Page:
Since the offensive side is following the momentum of the defence and exploiting whatever openings that be, he can only improvise right at the spot, and that is why the actions can appear to be without pattern, and it cannot be repeated due to actions and reactions being different next time. Therefore, it is “chaotic”. Yet, it is not devoid of logic, as the defence is still reacting following a certain pattern and the laws of physics. It is very much like jazz, where the musician is going to play a range of notes following the general melody, but at the same time reacting to the specific notes other players are giving him.

Sun Tzu summed it up best, “Amid the turmoil and tumult of battle, there may be seeming disorder and yet no real disorder at all; amid confusion and chaos, your array may be without head or tail, yet it will be proof against defeat” (Chapter 5, Sun Tzu).

A Bit of History on Chinese Wrestling

Two people prepared to wrestle. Ink sketch found in Mogao Caves No.17. Dunhuang.

Chinese wrestling depicted in an ink-sketch (~9th c.) found in the Mogao Caves No.17, stored in the British Museum (as told by some Chinese articles).

Chinese wrestling has many names. Modern nomenclature follows Ming and Qing convention and uses the term Shuāi Jiāo (摔跤 lit. throws and trips). It was also called Jué Dǐ (角抵 lit. antlers butting ). Xiāng Pū (相撲 lit. pounce against each other) was the more popular name in the older days. Here you guessed it, they are the same characters used for sumo (相撲).

Xiāng Pū back in Tang and Song’s (~7th-13th c.) time was a very popular sport and form of entertainment. They used to host the wrestling games at temples during major festivals, with the matches dedicated to some deities, and the wrestlers would go and compete from all over the country. The novel Water Margins describes a wrestling match dedicated to the deified Mt. Tai.

Winners of the matches would gain lavish match prizes sponsored by businesses and artisans, country-wide recognition, and massive following. The sport was so popular and well-developed that, like football back in that time, wrestlers were organised into clubs governed by wrestlers societies. To make the sport even more enticing, there was also a women “division”, for the lack of a better term, and they were competing half-naked. Women wrestling was so hot that the Emperor was caught watching it and subsequently scolded by one of his minsters (the Emperor could been participated in the organisation of it even, but the details are not very clear).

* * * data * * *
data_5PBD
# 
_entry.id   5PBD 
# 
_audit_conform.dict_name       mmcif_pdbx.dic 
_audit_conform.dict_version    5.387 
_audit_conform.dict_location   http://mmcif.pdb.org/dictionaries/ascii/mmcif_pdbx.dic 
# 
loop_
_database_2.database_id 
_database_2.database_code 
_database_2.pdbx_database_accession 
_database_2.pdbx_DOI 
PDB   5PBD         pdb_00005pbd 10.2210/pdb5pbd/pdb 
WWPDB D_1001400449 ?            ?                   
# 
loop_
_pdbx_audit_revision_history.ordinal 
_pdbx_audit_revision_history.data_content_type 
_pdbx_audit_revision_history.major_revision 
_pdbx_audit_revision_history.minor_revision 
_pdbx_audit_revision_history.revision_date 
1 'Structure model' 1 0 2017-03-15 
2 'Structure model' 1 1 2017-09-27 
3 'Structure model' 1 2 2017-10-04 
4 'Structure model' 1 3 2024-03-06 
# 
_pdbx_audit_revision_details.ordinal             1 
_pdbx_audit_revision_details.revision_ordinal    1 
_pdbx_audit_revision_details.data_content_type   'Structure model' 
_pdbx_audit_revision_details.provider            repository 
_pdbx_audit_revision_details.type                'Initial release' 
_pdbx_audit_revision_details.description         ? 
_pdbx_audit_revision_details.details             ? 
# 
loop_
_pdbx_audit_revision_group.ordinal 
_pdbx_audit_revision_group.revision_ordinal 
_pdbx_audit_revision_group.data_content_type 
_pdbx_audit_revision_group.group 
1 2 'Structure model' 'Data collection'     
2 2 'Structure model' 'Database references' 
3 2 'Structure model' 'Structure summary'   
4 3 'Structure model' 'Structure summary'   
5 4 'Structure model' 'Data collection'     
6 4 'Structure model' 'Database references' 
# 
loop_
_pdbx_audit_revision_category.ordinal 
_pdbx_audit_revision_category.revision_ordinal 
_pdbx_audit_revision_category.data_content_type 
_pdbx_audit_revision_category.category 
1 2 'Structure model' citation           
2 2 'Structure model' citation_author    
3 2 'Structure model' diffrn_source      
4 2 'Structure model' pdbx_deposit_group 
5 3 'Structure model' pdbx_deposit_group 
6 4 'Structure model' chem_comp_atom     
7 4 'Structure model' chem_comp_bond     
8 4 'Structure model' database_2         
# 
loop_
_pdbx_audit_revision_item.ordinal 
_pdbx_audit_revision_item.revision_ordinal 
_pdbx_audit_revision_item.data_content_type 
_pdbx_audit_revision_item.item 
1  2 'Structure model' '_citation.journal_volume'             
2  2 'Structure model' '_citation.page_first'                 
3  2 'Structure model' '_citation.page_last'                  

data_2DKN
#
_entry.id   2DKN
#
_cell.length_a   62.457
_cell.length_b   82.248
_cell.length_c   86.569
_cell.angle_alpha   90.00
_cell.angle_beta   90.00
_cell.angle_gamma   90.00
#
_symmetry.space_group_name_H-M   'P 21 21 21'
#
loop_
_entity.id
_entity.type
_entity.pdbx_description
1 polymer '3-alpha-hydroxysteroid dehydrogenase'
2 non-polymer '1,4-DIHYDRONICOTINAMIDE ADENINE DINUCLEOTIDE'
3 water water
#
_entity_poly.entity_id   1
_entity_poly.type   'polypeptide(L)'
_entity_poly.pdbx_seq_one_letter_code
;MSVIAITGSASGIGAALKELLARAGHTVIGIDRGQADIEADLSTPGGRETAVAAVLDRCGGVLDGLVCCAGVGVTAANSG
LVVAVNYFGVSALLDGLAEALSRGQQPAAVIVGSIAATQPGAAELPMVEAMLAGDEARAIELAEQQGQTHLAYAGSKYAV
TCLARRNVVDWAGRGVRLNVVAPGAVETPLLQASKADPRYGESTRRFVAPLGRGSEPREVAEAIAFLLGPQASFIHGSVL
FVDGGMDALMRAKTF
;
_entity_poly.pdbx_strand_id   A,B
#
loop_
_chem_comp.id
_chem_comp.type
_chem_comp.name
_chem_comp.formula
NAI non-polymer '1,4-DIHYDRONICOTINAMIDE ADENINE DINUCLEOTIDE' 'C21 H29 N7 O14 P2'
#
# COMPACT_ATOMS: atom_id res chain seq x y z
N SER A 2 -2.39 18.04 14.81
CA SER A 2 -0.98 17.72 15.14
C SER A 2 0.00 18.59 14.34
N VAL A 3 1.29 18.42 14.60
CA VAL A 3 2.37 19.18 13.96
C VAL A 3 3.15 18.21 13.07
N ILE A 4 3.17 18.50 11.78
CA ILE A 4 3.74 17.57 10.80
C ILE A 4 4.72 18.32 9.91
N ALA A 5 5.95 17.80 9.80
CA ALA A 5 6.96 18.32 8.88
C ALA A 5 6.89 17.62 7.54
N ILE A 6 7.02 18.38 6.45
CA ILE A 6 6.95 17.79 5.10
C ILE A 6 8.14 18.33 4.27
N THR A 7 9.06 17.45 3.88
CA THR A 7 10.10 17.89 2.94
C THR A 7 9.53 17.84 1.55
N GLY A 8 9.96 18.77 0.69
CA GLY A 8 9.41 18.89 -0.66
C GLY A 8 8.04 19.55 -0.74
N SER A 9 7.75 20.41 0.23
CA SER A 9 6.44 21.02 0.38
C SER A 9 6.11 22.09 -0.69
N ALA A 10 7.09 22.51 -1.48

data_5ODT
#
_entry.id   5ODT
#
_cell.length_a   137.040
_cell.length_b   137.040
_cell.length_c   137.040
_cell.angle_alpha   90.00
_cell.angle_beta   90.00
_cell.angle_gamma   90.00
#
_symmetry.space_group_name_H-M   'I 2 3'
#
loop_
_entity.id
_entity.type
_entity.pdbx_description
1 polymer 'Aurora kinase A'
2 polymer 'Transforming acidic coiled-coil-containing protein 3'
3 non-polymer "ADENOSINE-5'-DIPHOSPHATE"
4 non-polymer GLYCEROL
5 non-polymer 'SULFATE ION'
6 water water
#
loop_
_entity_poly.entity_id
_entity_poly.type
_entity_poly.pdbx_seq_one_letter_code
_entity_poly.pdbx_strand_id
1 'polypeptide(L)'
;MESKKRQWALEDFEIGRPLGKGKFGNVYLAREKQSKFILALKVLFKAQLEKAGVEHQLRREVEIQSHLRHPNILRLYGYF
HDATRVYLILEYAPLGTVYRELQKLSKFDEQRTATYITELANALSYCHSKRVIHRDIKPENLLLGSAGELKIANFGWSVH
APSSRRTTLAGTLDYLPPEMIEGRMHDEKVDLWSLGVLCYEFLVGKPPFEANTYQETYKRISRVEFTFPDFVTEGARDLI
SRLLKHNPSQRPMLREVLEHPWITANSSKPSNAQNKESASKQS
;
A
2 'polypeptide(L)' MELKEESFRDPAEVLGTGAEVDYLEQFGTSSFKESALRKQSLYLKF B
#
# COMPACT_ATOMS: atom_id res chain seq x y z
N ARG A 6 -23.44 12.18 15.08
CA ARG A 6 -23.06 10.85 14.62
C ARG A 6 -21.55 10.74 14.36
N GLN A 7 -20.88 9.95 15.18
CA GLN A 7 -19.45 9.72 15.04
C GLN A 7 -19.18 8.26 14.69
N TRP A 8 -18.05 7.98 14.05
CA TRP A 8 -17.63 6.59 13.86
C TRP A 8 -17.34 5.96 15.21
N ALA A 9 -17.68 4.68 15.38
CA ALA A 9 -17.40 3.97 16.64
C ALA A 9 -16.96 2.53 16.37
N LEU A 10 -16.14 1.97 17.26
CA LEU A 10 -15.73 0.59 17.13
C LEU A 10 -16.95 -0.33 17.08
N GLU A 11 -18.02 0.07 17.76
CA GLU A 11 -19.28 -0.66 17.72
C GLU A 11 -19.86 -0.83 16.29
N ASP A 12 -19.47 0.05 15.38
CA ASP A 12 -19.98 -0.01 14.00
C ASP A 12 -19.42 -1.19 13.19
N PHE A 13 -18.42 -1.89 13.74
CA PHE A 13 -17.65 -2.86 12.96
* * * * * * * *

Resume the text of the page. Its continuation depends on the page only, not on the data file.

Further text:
Many of the traditions are still followed by Sumo in Japan today. Sadly, the tradition of women wrestling is discontinued.

Class Note No. 3

We are continuing our current theme of initial engagement then proceed to wrestling or grappling immediately.

This is a very fundamental concept to be instilled, as it helps the students understand why it is important to connect to the opponent and how to move across different measures.

If we only learn how to strike or wrestle, it would be very easy to be stuck when the opponent moves in and out of that particular measure, and you would be open for a counter. Connectivity helps us shorten our action cycle and keep the action flowing to maintain the initiative.

Strikes and Takedowns

The main points here are improvisation and connectivity. Since we don’t go into a fight knowing how the opponent is going to react, we can’t have a predetermined method of approach and a set way to end the fight.

The method is to engage the opponent with credible threats, so he is forced to react to your actions; thereby giving you the initiative and a quicker route to get inside his decision/action loop. You don’t have to be really fast, just a bit faster than his cycles would be enough. This is how you dictate the terms to him. What you do depends entirely on what the opponent is giving you.